By DAVID DUPONT
BG Independent News
Kevin Russell has a fertile imagination.
Just ask him how the name the name Shinyribs originated.
Sometimes it involves giving a homeless woman some ribs. Or maybe as he also says it was just a meaningless moniker given to him by a bunch of derelicts he used to hang out with in northern Louisiana.
Or maybe it’s from his toddler running around declaring “It’s shiny time!”
“It was his mantra,” Russell said.
And about that time Russell was thinking a lot about the creation story involving Adam’s rib and thinking that the rib lives its life in darkness, and yet it’s close to the heart.
Then Russell laughs. He’s laughter punctuated each of these creation stories. He’s a guy who likes to have a good time, and likes to encourage others to have a good time.
That really is what Shinyribs stands for.
The Austin-based octet will be the closer for Saturday night on the Main Stage of the Black Swamp Arts Festival.
Russell said he’s looking forward to the gig. “As soon as I saw the name, I said ‘I want to play the Black Swamp.’”
Russell’s music is rooted in joy. Growing up in Beaumont, he said: “We heard of tons of 45s, everything, The Sylvers, Billy Preston, Glen Campbell, Ray Stevens, Paul Revere and the Raiders, The Monkees, Jerry Reed, Waylon. That’s how we listened to music. We listened to everything. We didn’t care what kind of music it was. It was wide open. Me and my sisters would dance to that music. Great time.”
That non-styles barred approach continues to be the Shinyribs mission statement.
From the time Russell was a child, he’d tried to get his friends to form a band, but it wasn’t until he was 14 when his father asked if he wanted to learn to play the guitar that his career as a musician lifted off.
At first he woodshedded behind closed doors. Then he played for his school friends and at talent shows. “I got the bug and kind of kept doing it.”
That involved playing, but especially songwriting.
Russell said his songs, “a flood of songs,” are his diary, his autobiography. Some have found their way into the repertoire of the bands he played with including The Gourds, which for 20 years was a staple of the bustling Austin, Texas music scene. Others he’s played solo, and now with Shinyribs.
Some will never be heard. “I’ll never remember them all.”
That fecundity is in part what led to the breakup of The Gourds. The band had four songwriters vying for a place on the set list. Russell started playing as a single to sing some of this surfeit of material and make a few extra dollars. He performed as Shinyribs. It was just him and his guitar and ukulele.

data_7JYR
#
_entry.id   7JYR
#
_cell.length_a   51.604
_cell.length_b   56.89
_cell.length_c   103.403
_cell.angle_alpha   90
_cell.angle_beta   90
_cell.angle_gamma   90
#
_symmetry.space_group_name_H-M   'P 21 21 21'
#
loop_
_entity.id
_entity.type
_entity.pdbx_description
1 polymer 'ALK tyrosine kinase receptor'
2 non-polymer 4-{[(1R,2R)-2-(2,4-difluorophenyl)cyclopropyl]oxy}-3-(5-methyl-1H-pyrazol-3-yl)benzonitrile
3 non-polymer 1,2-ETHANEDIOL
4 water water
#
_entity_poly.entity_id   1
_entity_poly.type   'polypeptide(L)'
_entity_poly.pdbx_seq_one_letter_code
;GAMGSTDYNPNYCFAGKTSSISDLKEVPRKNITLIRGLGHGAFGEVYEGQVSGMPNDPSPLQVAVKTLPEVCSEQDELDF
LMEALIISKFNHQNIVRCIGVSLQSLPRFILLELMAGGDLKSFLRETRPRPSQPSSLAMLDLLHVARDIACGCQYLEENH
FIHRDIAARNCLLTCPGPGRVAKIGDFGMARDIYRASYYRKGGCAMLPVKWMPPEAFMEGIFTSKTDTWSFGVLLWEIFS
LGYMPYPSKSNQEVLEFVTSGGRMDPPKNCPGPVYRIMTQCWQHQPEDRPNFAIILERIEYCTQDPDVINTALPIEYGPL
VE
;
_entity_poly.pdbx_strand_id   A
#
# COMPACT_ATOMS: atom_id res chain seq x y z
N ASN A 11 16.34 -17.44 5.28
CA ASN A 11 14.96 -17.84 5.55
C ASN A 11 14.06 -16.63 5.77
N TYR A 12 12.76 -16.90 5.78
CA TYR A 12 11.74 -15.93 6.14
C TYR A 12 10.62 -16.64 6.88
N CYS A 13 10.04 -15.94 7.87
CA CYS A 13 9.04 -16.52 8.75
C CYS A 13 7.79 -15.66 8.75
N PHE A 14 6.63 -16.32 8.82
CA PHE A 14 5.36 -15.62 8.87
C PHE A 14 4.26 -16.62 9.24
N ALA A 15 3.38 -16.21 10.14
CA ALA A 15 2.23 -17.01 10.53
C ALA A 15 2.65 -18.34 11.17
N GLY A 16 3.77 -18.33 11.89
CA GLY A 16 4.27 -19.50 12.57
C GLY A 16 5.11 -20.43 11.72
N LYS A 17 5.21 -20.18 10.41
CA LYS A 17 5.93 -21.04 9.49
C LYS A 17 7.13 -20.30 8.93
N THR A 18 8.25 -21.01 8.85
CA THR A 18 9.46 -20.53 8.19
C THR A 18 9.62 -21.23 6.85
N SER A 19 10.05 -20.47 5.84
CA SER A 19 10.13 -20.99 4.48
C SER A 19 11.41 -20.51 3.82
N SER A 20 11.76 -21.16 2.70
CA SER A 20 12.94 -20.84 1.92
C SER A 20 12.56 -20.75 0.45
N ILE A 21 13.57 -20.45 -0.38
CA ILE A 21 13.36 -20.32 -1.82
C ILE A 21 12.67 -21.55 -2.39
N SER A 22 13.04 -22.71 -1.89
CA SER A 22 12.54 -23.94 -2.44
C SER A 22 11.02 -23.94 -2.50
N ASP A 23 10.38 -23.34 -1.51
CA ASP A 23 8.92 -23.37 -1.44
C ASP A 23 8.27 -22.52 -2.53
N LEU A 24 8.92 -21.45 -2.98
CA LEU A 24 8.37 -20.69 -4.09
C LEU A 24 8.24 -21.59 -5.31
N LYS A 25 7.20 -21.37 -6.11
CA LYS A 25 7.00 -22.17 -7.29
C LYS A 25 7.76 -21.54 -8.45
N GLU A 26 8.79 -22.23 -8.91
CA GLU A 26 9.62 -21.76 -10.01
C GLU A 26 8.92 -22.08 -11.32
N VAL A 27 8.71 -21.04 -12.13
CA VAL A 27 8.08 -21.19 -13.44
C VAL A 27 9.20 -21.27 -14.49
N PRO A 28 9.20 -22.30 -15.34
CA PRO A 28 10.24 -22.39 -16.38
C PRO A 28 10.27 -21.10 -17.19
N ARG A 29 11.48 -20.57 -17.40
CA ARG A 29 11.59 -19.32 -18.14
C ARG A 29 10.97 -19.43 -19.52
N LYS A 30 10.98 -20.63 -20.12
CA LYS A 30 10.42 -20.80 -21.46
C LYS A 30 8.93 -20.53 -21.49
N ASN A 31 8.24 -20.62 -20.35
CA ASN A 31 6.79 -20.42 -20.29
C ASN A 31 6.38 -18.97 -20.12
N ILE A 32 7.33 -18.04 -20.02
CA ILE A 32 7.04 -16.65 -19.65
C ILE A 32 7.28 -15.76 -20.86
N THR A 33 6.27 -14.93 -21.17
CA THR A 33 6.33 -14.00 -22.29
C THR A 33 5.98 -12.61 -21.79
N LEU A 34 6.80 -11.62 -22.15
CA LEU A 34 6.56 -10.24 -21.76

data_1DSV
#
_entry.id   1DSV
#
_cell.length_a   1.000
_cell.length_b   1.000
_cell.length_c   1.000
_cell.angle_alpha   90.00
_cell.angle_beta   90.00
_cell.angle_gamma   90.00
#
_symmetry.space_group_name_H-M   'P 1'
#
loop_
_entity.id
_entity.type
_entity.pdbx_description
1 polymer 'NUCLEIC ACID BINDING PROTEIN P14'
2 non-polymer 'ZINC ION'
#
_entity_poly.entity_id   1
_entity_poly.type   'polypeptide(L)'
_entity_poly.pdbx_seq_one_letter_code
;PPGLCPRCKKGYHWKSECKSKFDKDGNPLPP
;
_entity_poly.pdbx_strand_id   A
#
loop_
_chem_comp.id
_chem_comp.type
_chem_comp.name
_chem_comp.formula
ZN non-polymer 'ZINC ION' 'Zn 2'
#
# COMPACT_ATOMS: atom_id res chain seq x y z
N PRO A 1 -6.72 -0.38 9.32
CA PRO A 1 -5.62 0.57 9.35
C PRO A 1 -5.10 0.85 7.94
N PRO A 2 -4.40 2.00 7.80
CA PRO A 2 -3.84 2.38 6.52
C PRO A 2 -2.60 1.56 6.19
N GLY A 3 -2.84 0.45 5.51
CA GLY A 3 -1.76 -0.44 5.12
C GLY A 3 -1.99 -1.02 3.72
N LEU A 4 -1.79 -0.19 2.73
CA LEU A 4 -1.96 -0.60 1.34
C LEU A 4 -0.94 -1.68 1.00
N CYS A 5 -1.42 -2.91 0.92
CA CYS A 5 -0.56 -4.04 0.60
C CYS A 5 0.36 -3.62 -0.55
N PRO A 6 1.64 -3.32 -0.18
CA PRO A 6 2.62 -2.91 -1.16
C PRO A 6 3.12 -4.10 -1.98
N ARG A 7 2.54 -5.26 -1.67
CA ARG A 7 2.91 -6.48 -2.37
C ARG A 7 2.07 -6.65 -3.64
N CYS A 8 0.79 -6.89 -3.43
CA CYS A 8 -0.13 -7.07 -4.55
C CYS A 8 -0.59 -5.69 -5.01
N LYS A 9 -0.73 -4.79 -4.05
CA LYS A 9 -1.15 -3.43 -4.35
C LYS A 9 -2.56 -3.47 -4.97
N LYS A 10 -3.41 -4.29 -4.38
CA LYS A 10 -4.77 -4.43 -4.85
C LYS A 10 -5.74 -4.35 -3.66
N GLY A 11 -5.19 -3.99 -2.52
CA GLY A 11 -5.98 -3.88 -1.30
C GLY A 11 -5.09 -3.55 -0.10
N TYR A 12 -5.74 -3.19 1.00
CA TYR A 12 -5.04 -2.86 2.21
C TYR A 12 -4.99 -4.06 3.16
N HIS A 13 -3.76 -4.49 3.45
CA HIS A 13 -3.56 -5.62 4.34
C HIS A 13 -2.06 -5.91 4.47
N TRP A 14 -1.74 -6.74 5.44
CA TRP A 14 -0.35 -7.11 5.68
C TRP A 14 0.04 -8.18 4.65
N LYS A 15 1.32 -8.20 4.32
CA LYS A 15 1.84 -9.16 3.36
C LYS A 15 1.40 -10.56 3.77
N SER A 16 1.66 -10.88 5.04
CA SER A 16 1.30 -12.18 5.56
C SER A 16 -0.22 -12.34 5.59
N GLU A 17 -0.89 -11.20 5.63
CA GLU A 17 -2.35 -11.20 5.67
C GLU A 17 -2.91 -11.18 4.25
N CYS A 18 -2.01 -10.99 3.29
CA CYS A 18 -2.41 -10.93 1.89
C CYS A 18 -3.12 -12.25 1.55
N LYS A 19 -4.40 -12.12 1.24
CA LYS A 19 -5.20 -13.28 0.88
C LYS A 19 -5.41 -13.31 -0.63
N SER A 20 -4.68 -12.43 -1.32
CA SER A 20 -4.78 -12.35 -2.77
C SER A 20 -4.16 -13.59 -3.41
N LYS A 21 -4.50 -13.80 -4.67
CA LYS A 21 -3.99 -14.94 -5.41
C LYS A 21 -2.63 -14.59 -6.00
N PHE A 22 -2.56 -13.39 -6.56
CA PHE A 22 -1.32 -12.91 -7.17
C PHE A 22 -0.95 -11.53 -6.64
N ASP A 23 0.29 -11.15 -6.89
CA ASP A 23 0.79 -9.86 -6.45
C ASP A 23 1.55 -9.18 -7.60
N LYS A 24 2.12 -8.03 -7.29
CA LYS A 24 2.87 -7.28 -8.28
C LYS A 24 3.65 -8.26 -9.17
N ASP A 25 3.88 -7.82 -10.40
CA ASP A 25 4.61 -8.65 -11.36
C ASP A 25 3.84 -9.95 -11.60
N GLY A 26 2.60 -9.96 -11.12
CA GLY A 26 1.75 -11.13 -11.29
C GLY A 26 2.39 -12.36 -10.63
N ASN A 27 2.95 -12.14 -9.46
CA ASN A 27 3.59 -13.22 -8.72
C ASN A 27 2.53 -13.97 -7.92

Soon The Gourds went into hiatus. Russell enlisted keyboard wizard Winfield Cheeks, and then bassist Jeff Brown made it a trio. Gourds drummer Keith Langford wasn’t sure what direction he wanted to go after the band stopped performing. Eventually he joined Russell.
Shinyribs got booked to do a wedding, and the host had a list of requests, and wanted horns. So Russell brought on the Tijuana Trainwreck Horns – Mark Wilson, saxophone and flute, and Daniel “Tiger” Anaya, trumpet.
They played a couple more gigs together. “I can’t not have horns now. To me it’s a dream come true to play with horn players. It was a perfect match of personalities and aesthetic sensibilities.”
Then he landed a chance to play a Valentine’s Day show at the legendary Austin venue, Gruene Hall. He wanted to do a bunch of 1970s vintage love songs, and he needed backup singers. Alice Spencer and Kelley Mickwee became the Shiny Soul Sisters. As with the horns, once he had backup singers, they became entrenched in the act.
That was back in 2014. The economics were questionable. More people pay.
“But it’s going to be a better product, a better show,” Russell reasoned. “It’s going to be a blast. Maybe it’ll pay for itself. That’s how it’s working out.”
It also meant he had to adjust his approach as a songwriter. “It makes you think totally differently. … It made me learn the art of arranging. Those guys need structure. They’re real musicians, write all that music out and get it down. It made me a lot more disciplined in the way I structure songs. I think I was pretty sloppy. Still am. I have some rough edges. They certainly influenced me, a lot, in good ways.”
Now up on stage in front he’s “a free man.” He can sing and dance, flop down on stage, cavort, don a cape.
“They have the ability to watch me and follow. It’s a great skill as a musician. It makes magical moments possible when everyone is dialed in.”
Russell will also get a conga line going. “It’s a community dance that everybody can be part of.”
“We not a mope-itty-mope band, not a look at me band. We’re the kind of show that has its own unique disposition. It’s just a great feeling. We invite everyone to come along on this fantastic voyage. That’s the way we think about it.”